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Dementia prevention: Nutritional Therapist reveals 10 ways to reduce your dementia risk

Dementia is set to affect 152 million people by 2050, says the World Alzheimer’s Report. Don’t be part of that statistic. Try to reduce your risk of dementia by following 10 recommendations from Nutritional Therapist Natalie Lamb.

Inside the Canadian Journal of Psychiatry, researchers state approximately 20 percent of people without dementia show significant signs of beta-amyloid accumulation in the brain.

It is the build-up of these proteins – beta-amyloid – in the brain that causes Alzheimer’s disease (a form of dementia).

Beta-amyloids clump together in the brain to form plaques that block chemical messages, slowing down levels of cognition.


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Nutritional Therapist Natalie Lamb recommends her top 10 lifestyle tweaks to reduce your risk of dementia.

Low sugar intake

“High levels of blood sugar have been reported to enhance the production of beta-amyloid in the brain,” says Natalie.

She continues: “As blood sugar levels increase, so too do insulin levels necessary to help our cells utilise the glucose for energy.

“Interestingly, an enzyme in the brain called insulin-degrading enzyme, breaks down both insulin and beta-amyloid in the brain.”

Bearing this in mind, Natalie describes how increased levels of insulin, the “insulin-degrading enzyme” prioritises clearing away insulin instead of beta-amyloid.

She suggests to eat protein with each meal to help satisfy hunger and to curb any cravings for sweets.

Additionally, Natalie encourages people to swap foods high in sugar or refined white carbohydrates (such as bread) for wholegrains.

Intermittent fasting

During fasting, Natalie says that “insulin-degrading enzymes will be able to focus on breaking down amyloid proteins”.

She adds: “Additional potential benefits of intermittent fasting – being suggested in early research – include enhancing brain function, improving insulin sensitivity, and reducing oxidative stress and damage.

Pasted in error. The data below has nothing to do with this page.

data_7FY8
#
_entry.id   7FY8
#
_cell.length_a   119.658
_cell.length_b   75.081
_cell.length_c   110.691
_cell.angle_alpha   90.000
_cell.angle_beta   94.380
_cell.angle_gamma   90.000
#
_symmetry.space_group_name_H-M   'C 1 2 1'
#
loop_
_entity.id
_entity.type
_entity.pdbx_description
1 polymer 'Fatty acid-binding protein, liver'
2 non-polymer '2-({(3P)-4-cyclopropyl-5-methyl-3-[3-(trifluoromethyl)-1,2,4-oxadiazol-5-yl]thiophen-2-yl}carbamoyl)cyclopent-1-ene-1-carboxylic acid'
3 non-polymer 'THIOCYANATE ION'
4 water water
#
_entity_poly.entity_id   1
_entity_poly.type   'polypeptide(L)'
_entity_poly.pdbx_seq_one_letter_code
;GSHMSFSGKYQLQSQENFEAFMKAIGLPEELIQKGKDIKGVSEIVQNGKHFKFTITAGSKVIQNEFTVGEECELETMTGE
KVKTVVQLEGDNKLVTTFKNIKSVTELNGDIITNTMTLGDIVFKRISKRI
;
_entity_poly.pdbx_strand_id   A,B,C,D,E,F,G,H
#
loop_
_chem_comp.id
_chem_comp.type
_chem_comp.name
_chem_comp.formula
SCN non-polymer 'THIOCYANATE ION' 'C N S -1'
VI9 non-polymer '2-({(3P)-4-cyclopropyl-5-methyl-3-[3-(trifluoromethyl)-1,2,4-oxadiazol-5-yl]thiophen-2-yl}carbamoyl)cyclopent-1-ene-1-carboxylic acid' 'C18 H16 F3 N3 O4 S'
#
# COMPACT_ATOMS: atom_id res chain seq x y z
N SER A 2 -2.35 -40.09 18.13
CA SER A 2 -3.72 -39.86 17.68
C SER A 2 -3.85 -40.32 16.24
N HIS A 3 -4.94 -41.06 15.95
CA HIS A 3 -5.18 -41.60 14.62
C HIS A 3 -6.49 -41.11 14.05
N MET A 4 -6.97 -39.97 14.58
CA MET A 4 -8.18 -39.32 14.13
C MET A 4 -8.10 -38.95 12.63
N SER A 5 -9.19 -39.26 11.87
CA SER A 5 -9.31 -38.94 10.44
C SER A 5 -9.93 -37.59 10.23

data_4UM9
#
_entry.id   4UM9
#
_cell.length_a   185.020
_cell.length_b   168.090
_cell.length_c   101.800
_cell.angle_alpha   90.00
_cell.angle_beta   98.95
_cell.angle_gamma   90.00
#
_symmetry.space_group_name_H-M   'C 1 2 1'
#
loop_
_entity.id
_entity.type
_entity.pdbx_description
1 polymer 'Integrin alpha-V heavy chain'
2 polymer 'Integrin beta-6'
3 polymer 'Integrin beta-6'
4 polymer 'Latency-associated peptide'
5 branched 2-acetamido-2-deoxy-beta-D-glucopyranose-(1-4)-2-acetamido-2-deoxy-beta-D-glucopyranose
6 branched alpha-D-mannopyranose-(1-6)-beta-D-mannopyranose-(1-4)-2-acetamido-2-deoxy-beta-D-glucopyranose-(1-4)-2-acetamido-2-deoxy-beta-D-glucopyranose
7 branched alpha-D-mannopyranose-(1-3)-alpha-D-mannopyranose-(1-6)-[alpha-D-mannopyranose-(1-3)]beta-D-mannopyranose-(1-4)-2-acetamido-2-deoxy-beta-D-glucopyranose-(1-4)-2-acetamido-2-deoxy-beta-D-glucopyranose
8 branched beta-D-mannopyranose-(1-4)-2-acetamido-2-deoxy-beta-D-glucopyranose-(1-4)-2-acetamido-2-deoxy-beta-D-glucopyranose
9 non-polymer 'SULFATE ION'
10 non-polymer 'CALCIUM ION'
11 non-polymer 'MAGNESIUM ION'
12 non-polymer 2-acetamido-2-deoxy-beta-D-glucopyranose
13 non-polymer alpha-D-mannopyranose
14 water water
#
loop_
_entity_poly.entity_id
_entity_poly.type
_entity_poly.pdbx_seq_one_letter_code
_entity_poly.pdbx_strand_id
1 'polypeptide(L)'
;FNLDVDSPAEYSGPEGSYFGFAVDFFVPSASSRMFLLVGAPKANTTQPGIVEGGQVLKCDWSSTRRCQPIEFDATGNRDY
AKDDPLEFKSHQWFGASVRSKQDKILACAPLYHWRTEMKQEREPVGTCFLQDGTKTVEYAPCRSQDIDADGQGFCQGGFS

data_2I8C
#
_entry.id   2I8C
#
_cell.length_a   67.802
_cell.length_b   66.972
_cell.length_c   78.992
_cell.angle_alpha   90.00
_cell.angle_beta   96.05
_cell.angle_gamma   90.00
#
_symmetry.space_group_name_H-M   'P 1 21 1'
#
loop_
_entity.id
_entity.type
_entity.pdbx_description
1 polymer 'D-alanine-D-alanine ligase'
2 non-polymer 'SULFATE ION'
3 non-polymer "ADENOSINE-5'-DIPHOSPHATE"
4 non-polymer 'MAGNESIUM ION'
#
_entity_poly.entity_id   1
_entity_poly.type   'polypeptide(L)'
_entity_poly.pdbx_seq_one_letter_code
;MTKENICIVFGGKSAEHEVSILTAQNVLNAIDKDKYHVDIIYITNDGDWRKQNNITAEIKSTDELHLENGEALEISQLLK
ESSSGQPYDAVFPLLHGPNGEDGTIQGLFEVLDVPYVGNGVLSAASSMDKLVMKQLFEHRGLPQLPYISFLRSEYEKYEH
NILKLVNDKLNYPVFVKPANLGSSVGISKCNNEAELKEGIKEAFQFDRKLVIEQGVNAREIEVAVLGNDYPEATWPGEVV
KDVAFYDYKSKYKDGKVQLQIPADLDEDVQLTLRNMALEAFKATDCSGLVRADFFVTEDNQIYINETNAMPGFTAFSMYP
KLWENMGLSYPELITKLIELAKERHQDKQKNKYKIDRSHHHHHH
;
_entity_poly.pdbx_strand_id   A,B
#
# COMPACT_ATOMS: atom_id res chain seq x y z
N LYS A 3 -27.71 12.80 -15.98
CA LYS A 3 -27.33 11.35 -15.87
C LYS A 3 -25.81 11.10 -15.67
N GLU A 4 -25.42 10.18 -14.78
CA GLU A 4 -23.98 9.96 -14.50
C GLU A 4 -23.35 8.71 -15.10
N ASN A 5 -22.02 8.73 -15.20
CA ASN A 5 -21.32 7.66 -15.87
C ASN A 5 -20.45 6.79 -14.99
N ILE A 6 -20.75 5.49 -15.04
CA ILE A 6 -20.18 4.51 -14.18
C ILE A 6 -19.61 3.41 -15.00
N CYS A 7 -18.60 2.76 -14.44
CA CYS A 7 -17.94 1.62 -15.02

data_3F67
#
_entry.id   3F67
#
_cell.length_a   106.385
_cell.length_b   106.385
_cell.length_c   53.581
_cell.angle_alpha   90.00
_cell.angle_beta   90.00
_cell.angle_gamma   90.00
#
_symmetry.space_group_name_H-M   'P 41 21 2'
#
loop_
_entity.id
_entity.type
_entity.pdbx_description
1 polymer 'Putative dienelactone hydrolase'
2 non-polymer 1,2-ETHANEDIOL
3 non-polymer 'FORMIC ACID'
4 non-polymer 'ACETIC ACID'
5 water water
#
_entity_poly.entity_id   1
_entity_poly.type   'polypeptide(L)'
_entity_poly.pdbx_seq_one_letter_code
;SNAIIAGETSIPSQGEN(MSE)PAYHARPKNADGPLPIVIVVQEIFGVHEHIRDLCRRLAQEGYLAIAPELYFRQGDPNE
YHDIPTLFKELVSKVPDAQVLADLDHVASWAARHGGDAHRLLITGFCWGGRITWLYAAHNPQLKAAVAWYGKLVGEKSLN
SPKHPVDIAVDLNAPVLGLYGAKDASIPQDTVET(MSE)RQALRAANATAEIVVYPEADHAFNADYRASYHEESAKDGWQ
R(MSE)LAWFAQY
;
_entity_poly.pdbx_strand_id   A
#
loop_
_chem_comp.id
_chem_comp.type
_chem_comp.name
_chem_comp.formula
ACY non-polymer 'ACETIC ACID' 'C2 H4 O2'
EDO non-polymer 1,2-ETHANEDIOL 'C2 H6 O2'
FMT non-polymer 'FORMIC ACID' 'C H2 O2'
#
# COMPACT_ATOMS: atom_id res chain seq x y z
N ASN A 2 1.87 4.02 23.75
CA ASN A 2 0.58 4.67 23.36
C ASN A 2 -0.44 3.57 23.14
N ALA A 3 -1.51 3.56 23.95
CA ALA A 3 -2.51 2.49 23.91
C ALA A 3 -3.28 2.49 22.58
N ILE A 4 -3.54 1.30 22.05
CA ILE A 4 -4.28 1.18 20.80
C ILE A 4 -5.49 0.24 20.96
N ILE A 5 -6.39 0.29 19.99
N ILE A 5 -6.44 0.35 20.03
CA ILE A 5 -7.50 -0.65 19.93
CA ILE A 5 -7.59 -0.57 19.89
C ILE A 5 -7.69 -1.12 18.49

“It’s also suggested that intermittent fasting reduces apoptosis (cell death) and increasing neurogenesis (newly generated brain cells), therefore increasing the brain’s capacity for self-repair and optimal function.”

Natalie recommends trying the 5:2 diet. This is where two days of fasting are followed by five days if eating normally.


Describing “the brains uptake of ketones, the brain’s main physiological alternative fuel to glucose”, Natalie suggests “published clinical trials have demonstrated that increasing ketone availability to the brain via moderate nutritional ketosis had a modest beneficial effect on mild cognitive decline”.


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This can be achieved by indulging in a “high-fat ketogenic diet or consuming supplements of medium-chain triglycerides”.

A polyphenol-rich diet

Polyphenols are plant-based nutrients. Natalie says they “are well known for exhibiting strong antioxidant and anti-inflammatory properties”.

The brain is especially vulnerable to oxidative stress, with dementia linked to high levels of oxidative stress and, so, antioxidants help protect brain cells from oxidative stress.

To enjoy a polyphenol-rich diet, consume nuts, citrus, berries, leafy vegetables, cereals and olive oil.

Natalie also recommended following a Mediterranean diet – this will be full of fruits, vegetables, oily fish, nuts and legumes.

She also suggested to exercise regularly, get plenty of restful sleep, to keep a healthy weight and limit exposure to aluminium.

On a final note, Natalie promotes a balanced gut bacteria to reduce your risk of dementia.

She says: “I recommend Bio-Kult Mind, which contains live bacteria, bioavailable flavonoids, grape and wild blueberry extracts, and zinc.”

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  • Posted on March 22, 2020